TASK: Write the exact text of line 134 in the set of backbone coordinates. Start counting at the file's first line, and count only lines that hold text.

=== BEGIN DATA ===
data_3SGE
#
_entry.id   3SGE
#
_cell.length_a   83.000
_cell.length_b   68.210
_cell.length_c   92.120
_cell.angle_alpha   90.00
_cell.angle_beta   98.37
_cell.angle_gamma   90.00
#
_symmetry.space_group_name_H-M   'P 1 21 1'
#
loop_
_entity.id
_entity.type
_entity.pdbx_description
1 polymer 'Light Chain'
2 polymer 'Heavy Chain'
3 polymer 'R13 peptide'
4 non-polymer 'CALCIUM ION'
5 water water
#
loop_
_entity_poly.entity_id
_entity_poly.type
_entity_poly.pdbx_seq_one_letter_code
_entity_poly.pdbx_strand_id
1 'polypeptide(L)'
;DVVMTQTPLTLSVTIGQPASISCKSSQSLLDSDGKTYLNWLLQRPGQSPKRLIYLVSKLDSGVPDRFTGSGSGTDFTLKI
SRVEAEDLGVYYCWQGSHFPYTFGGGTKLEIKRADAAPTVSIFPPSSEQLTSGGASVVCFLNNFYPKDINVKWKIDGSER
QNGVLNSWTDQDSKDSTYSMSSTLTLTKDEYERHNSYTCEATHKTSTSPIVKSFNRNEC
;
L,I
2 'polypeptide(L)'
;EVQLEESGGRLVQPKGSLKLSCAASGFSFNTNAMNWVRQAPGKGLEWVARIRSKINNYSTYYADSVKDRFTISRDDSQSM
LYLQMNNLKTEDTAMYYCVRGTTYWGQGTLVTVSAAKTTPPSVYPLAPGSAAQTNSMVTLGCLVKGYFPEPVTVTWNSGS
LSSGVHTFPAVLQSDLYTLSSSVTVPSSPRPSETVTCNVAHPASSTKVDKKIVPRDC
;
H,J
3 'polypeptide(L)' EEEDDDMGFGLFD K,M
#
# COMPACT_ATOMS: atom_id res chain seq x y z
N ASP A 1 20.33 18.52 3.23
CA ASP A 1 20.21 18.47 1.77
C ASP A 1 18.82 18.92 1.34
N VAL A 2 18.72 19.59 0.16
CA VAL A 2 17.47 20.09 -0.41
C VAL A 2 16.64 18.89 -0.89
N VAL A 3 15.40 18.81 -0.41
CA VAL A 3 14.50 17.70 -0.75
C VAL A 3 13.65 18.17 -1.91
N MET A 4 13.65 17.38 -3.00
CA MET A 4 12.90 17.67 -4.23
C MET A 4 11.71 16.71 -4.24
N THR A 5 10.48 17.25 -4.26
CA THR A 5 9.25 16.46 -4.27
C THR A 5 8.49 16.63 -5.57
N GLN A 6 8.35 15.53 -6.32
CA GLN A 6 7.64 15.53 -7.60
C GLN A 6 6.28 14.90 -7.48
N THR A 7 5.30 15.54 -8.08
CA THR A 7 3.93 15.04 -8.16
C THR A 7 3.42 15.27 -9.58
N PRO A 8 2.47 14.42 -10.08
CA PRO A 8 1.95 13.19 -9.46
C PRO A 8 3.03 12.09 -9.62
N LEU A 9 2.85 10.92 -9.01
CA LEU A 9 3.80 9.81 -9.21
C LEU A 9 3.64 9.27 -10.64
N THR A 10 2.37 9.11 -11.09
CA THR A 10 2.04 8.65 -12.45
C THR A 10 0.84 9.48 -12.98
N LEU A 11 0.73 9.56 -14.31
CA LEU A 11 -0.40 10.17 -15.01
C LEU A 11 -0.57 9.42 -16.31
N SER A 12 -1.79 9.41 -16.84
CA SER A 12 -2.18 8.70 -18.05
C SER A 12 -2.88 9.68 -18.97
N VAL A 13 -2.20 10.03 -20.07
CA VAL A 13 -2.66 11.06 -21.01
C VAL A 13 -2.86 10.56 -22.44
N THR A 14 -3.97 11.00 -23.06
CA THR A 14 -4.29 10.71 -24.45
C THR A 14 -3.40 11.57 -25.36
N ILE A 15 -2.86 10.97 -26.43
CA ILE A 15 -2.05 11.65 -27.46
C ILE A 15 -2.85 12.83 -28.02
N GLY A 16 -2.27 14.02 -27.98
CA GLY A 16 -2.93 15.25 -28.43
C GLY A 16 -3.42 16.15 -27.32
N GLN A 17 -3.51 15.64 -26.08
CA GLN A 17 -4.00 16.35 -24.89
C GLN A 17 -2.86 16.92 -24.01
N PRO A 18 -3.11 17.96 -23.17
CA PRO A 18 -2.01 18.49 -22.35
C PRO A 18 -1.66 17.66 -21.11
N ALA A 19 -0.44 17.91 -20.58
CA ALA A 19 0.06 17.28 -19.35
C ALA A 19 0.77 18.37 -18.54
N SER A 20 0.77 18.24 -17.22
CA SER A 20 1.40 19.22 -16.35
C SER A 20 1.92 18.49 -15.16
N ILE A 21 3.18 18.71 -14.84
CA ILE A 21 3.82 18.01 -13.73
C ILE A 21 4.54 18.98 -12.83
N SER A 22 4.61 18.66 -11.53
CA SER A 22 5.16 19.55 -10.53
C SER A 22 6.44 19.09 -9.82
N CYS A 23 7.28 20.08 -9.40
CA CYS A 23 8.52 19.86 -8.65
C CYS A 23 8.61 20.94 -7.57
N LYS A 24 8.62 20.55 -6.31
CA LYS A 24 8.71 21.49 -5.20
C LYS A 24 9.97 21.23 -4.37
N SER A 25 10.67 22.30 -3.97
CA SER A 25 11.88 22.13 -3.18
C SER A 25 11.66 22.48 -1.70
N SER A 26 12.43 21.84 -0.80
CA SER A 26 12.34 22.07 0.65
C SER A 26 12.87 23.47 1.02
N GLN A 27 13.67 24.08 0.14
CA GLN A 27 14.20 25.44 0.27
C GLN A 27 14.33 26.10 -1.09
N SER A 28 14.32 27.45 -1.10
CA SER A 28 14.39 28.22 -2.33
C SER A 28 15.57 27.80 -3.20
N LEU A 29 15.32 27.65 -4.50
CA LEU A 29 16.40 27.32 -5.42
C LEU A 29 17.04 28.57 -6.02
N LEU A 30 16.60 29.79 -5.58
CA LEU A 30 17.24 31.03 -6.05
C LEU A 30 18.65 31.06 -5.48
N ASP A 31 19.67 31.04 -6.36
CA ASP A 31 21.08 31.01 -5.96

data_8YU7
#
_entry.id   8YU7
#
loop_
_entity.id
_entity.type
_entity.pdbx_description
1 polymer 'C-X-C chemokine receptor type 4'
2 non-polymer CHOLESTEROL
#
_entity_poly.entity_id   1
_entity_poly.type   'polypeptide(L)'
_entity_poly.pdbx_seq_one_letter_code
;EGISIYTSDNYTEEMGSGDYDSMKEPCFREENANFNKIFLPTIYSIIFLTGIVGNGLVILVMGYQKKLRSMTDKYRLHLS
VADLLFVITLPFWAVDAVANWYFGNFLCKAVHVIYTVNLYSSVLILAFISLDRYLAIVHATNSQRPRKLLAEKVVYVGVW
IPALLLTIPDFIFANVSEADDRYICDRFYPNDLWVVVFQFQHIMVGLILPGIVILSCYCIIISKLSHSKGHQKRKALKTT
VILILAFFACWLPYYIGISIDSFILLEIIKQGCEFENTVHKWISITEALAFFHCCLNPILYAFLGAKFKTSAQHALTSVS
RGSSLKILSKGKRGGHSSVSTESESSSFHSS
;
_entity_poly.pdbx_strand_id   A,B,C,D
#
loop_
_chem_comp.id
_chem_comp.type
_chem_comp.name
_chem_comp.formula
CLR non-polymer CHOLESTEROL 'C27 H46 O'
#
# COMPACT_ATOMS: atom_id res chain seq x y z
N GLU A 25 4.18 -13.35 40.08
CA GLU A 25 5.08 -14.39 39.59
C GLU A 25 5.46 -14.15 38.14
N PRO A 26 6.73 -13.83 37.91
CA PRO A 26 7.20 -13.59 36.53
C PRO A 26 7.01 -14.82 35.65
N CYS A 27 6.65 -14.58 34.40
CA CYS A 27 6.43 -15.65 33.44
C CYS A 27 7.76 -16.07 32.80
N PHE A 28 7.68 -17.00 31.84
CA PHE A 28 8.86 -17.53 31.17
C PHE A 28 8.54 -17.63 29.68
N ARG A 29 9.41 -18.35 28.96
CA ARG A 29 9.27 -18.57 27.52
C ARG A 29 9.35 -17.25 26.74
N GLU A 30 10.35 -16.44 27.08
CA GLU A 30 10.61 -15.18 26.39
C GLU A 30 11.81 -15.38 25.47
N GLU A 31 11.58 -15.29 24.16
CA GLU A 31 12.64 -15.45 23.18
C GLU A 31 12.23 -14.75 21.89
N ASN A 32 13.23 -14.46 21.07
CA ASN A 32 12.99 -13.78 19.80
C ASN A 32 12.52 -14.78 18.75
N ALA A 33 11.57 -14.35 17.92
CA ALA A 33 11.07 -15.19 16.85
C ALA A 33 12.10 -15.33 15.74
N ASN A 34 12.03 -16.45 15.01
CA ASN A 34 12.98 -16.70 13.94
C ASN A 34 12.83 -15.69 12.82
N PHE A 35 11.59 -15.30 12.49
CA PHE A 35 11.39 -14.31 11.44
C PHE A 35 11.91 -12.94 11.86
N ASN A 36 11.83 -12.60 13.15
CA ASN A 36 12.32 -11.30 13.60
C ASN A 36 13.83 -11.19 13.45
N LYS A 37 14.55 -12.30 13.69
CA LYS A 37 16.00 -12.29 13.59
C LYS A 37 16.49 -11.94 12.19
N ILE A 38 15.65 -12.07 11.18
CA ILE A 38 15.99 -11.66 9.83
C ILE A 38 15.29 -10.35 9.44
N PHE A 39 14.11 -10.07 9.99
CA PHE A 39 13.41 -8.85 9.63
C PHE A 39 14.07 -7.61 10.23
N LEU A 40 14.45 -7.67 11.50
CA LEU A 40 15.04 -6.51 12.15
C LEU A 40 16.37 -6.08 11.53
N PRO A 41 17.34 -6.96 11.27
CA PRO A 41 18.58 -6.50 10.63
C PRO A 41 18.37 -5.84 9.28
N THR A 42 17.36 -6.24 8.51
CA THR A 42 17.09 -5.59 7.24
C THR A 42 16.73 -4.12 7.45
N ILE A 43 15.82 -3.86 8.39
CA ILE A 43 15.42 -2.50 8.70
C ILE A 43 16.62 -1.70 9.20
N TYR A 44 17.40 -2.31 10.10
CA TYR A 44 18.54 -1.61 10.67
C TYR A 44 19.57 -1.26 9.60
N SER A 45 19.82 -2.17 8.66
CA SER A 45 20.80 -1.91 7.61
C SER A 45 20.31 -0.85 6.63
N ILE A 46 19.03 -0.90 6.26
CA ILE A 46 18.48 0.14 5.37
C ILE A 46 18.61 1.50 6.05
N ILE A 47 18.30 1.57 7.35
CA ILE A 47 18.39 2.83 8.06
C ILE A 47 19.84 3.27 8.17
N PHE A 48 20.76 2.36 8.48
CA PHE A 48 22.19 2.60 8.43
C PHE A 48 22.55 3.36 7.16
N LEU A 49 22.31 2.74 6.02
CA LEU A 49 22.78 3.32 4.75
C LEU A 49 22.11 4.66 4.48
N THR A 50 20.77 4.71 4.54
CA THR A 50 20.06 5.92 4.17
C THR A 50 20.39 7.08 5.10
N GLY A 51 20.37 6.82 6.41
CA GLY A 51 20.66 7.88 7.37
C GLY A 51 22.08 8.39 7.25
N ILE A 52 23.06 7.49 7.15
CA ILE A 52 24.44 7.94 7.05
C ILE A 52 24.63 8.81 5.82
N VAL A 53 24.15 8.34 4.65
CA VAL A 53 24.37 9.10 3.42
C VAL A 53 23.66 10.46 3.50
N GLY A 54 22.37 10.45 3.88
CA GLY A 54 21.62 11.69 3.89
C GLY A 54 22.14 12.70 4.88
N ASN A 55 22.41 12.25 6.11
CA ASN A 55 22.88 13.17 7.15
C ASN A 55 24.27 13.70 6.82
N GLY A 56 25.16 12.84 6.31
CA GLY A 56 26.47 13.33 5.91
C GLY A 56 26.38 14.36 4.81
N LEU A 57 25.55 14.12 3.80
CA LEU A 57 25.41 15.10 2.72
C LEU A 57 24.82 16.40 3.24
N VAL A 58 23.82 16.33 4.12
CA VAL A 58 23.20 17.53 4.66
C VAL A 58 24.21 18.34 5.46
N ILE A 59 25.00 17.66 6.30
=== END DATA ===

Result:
N ASP A 31 19.67 31.04 -6.36